2. Learn about uncertainty from a secular Buddhist perspective: read what mindfulness teacher Jack Kornfield says uncertainty can teach us in The Wisdom of Uncertainty, or listen to this 24-minute podcast addressing The Fear of Uncertainty.

3. Be mindful of both uncertainty as a part of life and your ability to approach uncertainty with resilience via this 14-minute guided meditation with Beth.

April 28, 2021 Wellness Wednesday Theme: Get Out!

From Beth Cholette, PhD, RYTAssistant Director Counseling Services:

Have you heard of Ecopsychology? Studies in this field have found that time spent in nature can serve as an “antidote” to stress by offering both physical benefits (lower blood pressure and stress hormones, reduced nervous system arousal, enhanced immune system function) and psychological ones (reduced anxiety, improved mood, increased self-esteem). Recommendations for time outside vary from 30 to 120 minutes. Do what you can! 3 ideas for spending more time in nature:

1. Take a cue from pandemic precautions and hold traditionally indoor activities outside. Schedule an outdoor meeting, go for a walk on your lunch break, buy your weekly groceries from a farmer’s market, meet up with friends in a park, take an outdoor fitness class, or ride your bike to do errands.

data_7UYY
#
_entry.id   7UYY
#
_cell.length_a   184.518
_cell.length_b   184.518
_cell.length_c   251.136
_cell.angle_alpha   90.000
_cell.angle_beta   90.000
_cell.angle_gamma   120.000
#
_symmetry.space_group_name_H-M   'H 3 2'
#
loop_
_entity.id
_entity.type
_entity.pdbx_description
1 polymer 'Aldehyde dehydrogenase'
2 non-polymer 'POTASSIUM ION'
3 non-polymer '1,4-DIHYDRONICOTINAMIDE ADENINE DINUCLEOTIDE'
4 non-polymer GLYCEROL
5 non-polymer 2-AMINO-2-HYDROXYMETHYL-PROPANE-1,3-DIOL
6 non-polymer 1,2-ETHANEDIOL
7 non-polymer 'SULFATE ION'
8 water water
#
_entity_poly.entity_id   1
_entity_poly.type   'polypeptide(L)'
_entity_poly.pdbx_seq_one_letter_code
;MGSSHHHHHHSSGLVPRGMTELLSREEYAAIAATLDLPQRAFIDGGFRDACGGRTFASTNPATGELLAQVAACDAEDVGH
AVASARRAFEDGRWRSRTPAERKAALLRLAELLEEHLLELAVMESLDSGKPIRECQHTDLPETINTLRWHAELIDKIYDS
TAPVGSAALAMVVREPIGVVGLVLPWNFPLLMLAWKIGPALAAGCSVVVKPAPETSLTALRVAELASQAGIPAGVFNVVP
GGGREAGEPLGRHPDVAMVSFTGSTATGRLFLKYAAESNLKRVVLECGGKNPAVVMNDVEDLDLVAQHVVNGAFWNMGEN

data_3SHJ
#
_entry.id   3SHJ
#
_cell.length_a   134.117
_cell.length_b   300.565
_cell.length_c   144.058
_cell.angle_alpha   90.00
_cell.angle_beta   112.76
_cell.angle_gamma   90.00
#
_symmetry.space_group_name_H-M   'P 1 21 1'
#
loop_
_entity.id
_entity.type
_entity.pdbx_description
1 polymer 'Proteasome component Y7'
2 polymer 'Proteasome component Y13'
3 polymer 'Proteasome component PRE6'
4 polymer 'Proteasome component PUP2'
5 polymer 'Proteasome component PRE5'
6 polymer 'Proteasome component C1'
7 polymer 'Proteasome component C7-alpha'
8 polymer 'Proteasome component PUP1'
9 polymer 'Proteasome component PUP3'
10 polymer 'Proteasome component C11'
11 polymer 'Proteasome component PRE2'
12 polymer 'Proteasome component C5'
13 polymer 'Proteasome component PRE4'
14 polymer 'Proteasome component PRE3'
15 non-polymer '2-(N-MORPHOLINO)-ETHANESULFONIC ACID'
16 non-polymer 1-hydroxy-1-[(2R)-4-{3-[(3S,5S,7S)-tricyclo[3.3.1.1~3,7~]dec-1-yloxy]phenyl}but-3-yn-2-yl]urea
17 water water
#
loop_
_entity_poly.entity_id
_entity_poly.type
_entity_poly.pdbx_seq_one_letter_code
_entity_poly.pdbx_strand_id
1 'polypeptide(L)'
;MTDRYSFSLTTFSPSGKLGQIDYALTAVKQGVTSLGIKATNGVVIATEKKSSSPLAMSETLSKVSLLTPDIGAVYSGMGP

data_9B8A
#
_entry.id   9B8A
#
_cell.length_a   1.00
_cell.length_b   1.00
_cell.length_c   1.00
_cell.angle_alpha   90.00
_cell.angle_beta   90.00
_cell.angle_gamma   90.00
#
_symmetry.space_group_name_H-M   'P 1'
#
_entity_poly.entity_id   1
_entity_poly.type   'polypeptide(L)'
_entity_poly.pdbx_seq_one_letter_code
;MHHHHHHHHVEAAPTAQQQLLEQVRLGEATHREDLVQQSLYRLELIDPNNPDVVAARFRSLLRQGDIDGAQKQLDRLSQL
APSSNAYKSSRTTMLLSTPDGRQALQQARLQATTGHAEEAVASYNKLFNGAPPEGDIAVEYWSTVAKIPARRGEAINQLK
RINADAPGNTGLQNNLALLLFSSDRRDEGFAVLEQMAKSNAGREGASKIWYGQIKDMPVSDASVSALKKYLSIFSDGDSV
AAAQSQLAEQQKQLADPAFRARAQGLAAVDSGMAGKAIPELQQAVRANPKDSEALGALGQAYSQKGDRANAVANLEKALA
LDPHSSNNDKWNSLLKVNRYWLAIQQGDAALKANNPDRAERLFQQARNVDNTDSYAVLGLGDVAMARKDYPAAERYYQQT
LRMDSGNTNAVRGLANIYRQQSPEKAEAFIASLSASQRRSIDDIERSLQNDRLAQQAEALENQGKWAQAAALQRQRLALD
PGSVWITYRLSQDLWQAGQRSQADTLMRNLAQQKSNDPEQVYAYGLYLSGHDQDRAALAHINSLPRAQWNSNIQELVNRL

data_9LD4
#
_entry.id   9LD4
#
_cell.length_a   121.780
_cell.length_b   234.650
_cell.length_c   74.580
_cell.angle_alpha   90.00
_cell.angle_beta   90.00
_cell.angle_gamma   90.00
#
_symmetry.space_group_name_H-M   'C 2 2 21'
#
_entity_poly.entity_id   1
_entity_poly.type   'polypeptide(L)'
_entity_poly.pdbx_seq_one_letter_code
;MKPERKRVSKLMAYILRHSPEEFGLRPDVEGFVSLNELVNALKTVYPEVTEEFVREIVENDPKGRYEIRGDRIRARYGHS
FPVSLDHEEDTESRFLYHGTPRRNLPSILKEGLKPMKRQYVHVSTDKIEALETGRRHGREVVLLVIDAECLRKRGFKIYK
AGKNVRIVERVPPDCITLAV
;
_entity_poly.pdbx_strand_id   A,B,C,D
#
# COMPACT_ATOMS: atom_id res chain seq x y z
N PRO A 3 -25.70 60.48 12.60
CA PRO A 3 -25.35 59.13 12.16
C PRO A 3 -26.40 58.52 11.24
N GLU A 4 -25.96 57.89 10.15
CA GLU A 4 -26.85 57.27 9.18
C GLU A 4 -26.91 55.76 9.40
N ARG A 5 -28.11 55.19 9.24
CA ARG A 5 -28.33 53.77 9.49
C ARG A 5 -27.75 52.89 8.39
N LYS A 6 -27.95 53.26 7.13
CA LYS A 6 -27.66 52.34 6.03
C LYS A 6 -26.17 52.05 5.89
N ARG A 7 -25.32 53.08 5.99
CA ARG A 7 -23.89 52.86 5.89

2. Explore Western New York. Geneseo students compiled ideas for this webpage, Things to Do in Western NY, a wealth of suggestions focused largely on outdoor options. And don’t forget to enjoy the Arboretum located right on campus!

3. Engage in a walking meditation. The Ten Percent Happier blog offers three different ways to do this, or you can try this 10-minute Guided Mindful Walk Outdoors. (If you absolutely cannot get outside, a guided visualization may still be of some benefit; try this 10-minute Leaves in the River with Dr. Cholette.

 

 

April 21, 2021 Wellness Wednesday Theme: Help Others to Help Yourself

From Beth Cholette, PhD, RYTAssistant Director Counseling Services:

Recent studies in the positive psychology field have found that helping behavior can have benefits for the helper, too. These positive outcomes include reduced stress and depression, increased self-esteem, and enhanced physical health. Even small positive gestures towards others can go a long way towards improving our overall well-being. 3 ideas for helping others:1. Express gratitude for others. Showing gratitude to those we care about creates a positive self-feedback loop that increases our own well-being and resilience. Start in simple ways, such as giving a genuine compliment, writing a hand-written thank you note, or bringing a co-worker a cup of coffee. Discover other ways to show gratitude for your co-workers and others in this article, 50 Ways to Show Gratitude for the People in Your Life.

2. Enhance your skills for helping others in distress. Kognito At-Risk is a program brought to Geneseo by the Mental Health Advisory Committee. The program provides faculty with the opportunity to practice simulated conversations online via an approximately 40-minute interactive session. The course can be taken on your own or through the “Recognizing and Connecting with Students in Distress” programs offered by the TLC.

3. Offer compassion to others via a mindfulness meditation. Try this 10-minute option from Dr. Cholette, Lovingkindness (Metta) for Others or this 15-minute Guided Loving-Kindness Meditation from Sharon Salzberg, a pioneer teacher in this area.

April 14, 2021 Wellness Wednesday Theme: Strike a Pose

From Beth Cholette, PhD, RYT, Assistant Director Counseling Services: